The World Health Organization (WHO) supports the government’s decision to impose granular lockdowns to prevent the further spread of COVID-19 but the Philippines has to have better validated data, an official said on Tuesday.
“If we are now considering moving from a very stringent quarantine to more relaxed quarantine to very granular lockdowns, which is something the WHO advocates and supports, the critically important element is that those granular lockdowns, those actions need to be influenced by very accurate, very up to date data, because otherwise we could end up in a situation that the granular lockdowns do not give us the results that we need,” WHO Country Representative Dr. Rabindra Abeyasinghe said in an interview on CNN.
“It is critically important that we have validated up to date information on patient numbers, testing, positivity rates, on severity of disease, on the clusters of cases. Where are the clusters? Where do you do the granular lockdowns? Because oftentimes we hear of granular lockdowns happening where people are residing without investigation where transmissions are happening,” he added.
“It is important to focus on where transmission is happening,” he added, saying that this data could be “generated through strong contact tracing” which is the weakest link in the Philippine response.
Malacanang announced on Monday that Metro Manila will be under general community quarantine (GCQ) from September 8 to 30, but granular lockdowns will be pilot tested beginning Wednesday, September 8.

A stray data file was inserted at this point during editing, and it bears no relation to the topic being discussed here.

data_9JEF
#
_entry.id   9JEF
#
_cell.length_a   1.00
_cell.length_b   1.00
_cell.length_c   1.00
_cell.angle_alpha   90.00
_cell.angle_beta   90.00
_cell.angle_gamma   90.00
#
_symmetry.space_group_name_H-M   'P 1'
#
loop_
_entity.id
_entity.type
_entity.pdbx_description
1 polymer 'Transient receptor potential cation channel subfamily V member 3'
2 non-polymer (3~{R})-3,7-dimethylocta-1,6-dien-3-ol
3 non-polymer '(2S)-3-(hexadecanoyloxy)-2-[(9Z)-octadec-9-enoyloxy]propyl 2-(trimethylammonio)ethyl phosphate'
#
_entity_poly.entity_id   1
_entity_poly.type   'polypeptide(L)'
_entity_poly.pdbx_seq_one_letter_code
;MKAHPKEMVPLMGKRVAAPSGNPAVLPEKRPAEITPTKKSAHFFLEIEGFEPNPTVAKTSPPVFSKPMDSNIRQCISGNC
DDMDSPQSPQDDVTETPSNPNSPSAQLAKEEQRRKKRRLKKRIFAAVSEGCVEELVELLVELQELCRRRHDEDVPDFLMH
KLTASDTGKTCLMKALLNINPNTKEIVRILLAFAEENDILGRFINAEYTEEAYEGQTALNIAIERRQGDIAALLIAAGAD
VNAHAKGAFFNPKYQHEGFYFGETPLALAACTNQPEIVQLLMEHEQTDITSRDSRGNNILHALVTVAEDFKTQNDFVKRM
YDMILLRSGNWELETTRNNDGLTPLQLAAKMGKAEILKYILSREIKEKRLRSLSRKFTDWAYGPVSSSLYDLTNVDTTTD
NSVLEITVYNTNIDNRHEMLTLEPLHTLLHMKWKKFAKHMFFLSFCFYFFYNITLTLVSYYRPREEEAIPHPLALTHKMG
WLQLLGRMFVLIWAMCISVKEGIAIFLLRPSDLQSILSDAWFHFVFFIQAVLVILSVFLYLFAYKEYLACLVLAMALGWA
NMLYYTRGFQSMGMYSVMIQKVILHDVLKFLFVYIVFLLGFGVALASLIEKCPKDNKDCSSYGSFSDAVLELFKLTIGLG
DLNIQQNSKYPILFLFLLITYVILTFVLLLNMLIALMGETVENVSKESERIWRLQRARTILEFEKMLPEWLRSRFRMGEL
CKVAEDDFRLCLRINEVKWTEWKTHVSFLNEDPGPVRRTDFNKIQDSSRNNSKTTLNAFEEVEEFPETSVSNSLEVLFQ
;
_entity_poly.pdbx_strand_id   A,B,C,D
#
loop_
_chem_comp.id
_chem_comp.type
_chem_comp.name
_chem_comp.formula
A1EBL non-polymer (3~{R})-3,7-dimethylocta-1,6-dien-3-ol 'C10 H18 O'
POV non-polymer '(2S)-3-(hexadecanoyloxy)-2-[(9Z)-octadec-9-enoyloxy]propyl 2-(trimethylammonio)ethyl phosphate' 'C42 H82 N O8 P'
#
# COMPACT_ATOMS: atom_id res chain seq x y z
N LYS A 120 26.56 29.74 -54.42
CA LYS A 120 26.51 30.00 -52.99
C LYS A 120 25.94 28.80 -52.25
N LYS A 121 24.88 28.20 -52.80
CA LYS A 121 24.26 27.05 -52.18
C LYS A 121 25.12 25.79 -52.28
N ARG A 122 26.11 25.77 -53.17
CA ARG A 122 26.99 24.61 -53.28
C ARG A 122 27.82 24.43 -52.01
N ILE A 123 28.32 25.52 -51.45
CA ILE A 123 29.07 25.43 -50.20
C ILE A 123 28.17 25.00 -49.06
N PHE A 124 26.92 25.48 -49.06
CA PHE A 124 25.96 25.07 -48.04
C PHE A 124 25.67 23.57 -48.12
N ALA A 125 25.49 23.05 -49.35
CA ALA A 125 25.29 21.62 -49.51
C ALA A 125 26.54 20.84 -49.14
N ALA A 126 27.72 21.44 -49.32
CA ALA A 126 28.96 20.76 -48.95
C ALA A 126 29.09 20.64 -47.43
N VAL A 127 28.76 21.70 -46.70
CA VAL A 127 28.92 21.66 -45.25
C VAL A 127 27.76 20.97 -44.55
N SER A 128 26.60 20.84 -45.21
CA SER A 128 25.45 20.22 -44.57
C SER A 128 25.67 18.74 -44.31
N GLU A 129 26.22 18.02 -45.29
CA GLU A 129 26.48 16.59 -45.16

Roque said details regarding the granular lockdowns will be issued on Tuesday.
The National Capital Region was previously placed under enhanced community quarantine (ECQ) — the strictest quarantine classification — from August 6 to 20 amid the surge of the more infectious Delta coronavirus variant.
The quarantine classification has been downgraded to modified ECQ (MECQ) which will be in effect until September 7. MECQ partially allows non-essential services to operate.
Abeyasinghe said the Philippines has achieved “significant progress” in its battle against COVID-19, noting the addition of more ICU beds and the rollout of the vaccination program.
However he said the key to combatting the highly transmissible Delta variant, which is becoming the dominant variant of the coronavirus globally, is to inoculate as many people as possible and to expand the capacities of healthcare facilities.
He also said access to oxygen must be ensured.
Abeyasinghe also said the country can increase further its testing capacity.
The Philippines on Monday logged 22,415 new COVID-19 cases, increasing the country’s total caseload to 2,103,331.
Monday’s figures were the highest since the pandemic began.
A total of 159,633 cases are active.
Meanwhile, 1,909,361 have recovered while 34,337 died. –KG, GMA News